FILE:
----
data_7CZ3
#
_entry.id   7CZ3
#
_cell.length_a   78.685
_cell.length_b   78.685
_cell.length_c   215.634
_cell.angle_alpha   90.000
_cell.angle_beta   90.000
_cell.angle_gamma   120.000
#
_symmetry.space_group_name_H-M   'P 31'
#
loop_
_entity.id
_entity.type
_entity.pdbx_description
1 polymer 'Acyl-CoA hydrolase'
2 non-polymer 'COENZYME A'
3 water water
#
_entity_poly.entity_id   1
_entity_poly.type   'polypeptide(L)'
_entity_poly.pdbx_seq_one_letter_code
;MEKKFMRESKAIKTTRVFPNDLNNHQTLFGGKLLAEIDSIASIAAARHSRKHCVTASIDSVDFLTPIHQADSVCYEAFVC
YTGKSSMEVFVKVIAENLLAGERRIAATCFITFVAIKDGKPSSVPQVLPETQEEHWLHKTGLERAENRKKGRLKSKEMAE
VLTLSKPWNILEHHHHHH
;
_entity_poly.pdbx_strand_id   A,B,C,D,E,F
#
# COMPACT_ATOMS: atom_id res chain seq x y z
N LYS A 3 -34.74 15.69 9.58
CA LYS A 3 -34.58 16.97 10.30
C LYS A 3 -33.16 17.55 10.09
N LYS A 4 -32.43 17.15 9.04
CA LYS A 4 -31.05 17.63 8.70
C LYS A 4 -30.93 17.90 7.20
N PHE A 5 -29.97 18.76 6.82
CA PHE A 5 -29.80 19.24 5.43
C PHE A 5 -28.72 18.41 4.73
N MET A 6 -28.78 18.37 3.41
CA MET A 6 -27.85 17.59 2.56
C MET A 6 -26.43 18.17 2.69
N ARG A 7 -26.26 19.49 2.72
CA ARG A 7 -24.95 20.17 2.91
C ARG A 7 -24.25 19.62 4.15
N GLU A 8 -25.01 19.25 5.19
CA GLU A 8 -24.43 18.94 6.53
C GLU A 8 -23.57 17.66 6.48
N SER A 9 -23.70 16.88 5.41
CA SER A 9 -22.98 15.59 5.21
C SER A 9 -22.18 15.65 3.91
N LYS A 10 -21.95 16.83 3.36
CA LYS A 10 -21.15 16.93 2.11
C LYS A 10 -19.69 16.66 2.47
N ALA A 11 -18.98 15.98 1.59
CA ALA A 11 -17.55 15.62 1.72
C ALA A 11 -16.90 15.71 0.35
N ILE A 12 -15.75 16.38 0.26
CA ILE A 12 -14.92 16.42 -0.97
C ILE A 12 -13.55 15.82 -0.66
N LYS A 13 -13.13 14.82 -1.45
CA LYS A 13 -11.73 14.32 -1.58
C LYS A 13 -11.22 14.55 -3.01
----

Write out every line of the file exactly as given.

data_7CZ3
#
_entry.id   7CZ3
#
_cell.length_a   78.685
_cell.length_b   78.685
_cell.length_c   215.634
_cell.angle_alpha   90.000
_cell.angle_beta   90.000
_cell.angle_gamma   120.000
#
_symmetry.space_group_name_H-M   'P 31'
#
loop_
_entity.id
_entity.type
_entity.pdbx_description
1 polymer 'Acyl-CoA hydrolase'
2 non-polymer 'COENZYME A'
3 water water
#
_entity_poly.entity_id   1
_entity_poly.type   'polypeptide(L)'
_entity_poly.pdbx_seq_one_letter_code
;MEKKFMRESKAIKTTRVFPNDLNNHQTLFGGKLLAEIDSIASIAAARHSRKHCVTASIDSVDFLTPIHQADSVCYEAFVC
YTGKSSMEVFVKVIAENLLAGERRIAATCFITFVAIKDGKPSSVPQVLPETQEEHWLHKTGLERAENRKKGRLKSKEMAE
VLTLSKPWNILEHHHHHH
;
_entity_poly.pdbx_strand_id   A,B,C,D,E,F
#
# COMPACT_ATOMS: atom_id res chain seq x y z
N LYS A 3 -34.74 15.69 9.58
CA LYS A 3 -34.58 16.97 10.30
C LYS A 3 -33.16 17.55 10.09
N LYS A 4 -32.43 17.15 9.04
CA LYS A 4 -31.05 17.63 8.70
C LYS A 4 -30.93 17.90 7.20
N PHE A 5 -29.97 18.76 6.82
CA PHE A 5 -29.80 19.24 5.43
C PHE A 5 -28.72 18.41 4.73
N MET A 6 -28.78 18.37 3.41
CA MET A 6 -27.85 17.59 2.56
C MET A 6 -26.43 18.17 2.69
N ARG A 7 -26.26 19.49 2.72
CA ARG A 7 -24.95 20.17 2.91
C ARG A 7 -24.25 19.62 4.15
N GLU A 8 -25.01 19.25 5.19
CA GLU A 8 -24.43 18.94 6.53
C GLU A 8 -23.57 17.66 6.48
N SER A 9 -23.70 16.88 5.41
CA SER A 9 -22.98 15.59 5.21
C SER A 9 -22.18 15.65 3.91
N LYS A 10 -21.95 16.83 3.36
CA LYS A 10 -21.15 16.93 2.11
C LYS A 10 -19.69 16.66 2.47
N ALA A 11 -18.98 15.98 1.59
CA ALA A 11 -17.55 15.62 1.72
C ALA A 11 -16.90 15.71 0.35
N ILE A 12 -15.75 16.38 0.26
CA ILE A 12 -14.92 16.42 -0.97
C ILE A 12 -13.55 15.82 -0.66
N LYS A 13 -13.13 14.82 -1.45
CA LYS A 13 -11.73 14.32 -1.58
C LYS A 13 -11.22 14.55 -3.01